Recent research has primarily dealt with new advances in intravenous catheter technology whereby the impregnation of the needle with antiseptic is an additional measure to prevention of infections. Some studies have been published to examine the effects of introducing chlorhexidine impregnated CVCs in reducing CRBSIs and these have shown promising results (Schuerer et al., 2007). There are now moves to standardize this across the whole U.S. As an additional measure to antiseptic swabbing techniques prior to catheter insertion.
Synthesis of Findings
Based upon the findings of the study, an advanced practice response may be formulated from the research to answer the original clinical problem. In summary, the initial clinical problem was "What are the most effective antiseptic techniques to use to minimize risk of infection from use of intravenous catheters?" The synthesis of the research suggests the following guidelines as a result:
Povidone Iodine may not be as effective as chlorhexidine in reducing the numbers of bacteria on the skin which have the potential to cause infection.
Povidone iodine is less effective at reducing colonization on intravenous catheters than chlorhexidine. It is also less effective at reducing the risk of infection from siting these catheters. Therefore povidone Iodine should not be used in isolation as a means of disinfecting skin prior to catheterization.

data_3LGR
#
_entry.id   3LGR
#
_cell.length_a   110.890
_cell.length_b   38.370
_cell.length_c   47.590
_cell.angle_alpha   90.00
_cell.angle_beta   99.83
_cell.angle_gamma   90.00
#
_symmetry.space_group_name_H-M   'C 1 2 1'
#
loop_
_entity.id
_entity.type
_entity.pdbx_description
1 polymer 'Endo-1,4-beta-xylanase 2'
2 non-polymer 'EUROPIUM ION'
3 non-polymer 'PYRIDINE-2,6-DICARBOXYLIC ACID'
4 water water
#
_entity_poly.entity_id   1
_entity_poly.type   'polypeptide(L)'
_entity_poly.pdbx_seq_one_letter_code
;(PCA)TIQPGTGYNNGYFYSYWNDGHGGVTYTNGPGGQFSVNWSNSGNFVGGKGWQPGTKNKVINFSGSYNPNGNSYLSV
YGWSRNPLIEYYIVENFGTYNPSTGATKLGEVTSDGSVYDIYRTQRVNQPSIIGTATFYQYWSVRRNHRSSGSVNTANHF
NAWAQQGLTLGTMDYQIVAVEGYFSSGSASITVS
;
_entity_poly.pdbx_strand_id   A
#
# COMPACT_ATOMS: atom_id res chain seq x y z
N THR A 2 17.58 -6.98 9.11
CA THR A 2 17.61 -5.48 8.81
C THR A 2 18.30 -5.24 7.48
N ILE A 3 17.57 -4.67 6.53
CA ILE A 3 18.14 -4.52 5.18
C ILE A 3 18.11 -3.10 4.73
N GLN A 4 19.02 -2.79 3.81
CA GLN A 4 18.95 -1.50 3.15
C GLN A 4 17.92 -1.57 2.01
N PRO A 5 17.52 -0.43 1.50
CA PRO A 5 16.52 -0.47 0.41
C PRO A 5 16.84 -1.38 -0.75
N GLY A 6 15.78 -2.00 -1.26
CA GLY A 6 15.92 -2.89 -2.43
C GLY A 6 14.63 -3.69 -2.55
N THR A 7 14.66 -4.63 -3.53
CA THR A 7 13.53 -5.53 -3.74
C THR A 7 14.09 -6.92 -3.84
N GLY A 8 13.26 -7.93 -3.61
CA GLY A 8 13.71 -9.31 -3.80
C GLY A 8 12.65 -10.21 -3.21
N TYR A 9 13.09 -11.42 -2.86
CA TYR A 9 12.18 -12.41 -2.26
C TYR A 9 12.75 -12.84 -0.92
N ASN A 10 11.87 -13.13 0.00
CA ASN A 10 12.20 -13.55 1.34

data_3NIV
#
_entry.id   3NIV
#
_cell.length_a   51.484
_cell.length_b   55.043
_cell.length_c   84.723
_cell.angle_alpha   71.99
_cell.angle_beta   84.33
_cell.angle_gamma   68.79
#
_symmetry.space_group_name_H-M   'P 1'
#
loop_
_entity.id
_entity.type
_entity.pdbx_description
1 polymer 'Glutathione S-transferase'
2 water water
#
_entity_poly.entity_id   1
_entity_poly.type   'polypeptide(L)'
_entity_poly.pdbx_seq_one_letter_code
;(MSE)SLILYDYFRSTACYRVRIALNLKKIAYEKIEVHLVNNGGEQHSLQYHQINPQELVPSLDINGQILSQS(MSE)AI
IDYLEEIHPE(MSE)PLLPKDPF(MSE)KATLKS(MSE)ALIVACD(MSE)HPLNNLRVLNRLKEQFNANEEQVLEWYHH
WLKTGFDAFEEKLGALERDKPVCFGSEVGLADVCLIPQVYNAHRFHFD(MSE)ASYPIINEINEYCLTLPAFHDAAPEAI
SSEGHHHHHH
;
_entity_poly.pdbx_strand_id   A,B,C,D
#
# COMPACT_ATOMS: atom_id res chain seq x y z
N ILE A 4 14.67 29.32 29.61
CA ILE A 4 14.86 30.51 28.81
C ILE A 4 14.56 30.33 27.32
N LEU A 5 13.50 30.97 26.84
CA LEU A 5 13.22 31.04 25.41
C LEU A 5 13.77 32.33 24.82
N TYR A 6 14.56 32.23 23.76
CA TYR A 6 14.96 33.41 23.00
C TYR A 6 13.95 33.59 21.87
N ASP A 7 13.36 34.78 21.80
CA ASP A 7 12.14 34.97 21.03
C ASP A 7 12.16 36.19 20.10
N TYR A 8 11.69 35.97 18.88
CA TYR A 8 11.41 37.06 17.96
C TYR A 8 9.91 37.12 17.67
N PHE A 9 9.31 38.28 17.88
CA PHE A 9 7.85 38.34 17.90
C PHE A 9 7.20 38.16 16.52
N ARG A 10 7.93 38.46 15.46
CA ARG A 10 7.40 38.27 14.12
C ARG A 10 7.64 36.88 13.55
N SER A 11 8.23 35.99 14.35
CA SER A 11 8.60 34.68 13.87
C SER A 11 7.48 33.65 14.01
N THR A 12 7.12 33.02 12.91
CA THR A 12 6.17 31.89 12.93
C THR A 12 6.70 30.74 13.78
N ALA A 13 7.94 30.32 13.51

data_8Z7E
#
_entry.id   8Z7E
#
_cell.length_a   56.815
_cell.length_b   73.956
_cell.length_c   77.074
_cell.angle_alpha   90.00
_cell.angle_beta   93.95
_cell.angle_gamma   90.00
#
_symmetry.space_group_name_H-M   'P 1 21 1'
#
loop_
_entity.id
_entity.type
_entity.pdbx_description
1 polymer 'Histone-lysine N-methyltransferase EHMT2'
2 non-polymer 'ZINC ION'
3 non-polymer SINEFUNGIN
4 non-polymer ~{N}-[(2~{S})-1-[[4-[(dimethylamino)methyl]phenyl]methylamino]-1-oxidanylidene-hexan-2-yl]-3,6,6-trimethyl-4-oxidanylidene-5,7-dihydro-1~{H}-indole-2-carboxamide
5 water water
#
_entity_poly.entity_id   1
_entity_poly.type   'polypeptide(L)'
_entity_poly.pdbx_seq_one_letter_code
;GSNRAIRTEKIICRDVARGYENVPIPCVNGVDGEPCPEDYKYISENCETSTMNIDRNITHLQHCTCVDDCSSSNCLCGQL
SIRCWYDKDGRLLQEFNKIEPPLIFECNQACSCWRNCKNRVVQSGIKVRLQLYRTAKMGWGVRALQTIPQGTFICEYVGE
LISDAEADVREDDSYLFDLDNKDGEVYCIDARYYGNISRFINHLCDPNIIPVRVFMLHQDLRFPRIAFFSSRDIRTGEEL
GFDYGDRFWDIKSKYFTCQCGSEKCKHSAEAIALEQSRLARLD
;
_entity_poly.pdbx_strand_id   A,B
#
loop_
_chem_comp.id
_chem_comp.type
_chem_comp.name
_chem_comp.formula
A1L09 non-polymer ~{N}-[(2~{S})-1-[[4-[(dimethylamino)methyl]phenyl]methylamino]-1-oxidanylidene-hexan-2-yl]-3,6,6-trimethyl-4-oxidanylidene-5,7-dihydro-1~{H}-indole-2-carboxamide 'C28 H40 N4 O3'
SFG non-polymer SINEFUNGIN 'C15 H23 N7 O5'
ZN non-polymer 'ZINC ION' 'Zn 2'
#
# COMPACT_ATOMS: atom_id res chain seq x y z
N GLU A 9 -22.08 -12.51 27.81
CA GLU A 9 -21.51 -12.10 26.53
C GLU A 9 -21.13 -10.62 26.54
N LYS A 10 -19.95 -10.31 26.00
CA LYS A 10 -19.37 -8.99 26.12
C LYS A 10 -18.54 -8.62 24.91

Chlorhexidine is effective in reducing both colonization of catheters and the risk of contracting infection from catheterization. Therefore it is recommended that chlorhexidine be used in preference to povidone solution alone in sterilization prior to catheterization. This should be used according to the manufacturers' recommendations to ensure maximum effectiveness.
There is evidence to suggest that the combination of chlorhexidine antiseptic techniques and povidone Iodine techniques may result in a greater reduction of infections than either technique alone. Therefore it would be recommended that if resources allow the patient should receive chlorhexidine antiseptic treatment followed by povidone Iodine antiseptic treatment. Both should be applied according to manufacturer's recommendations.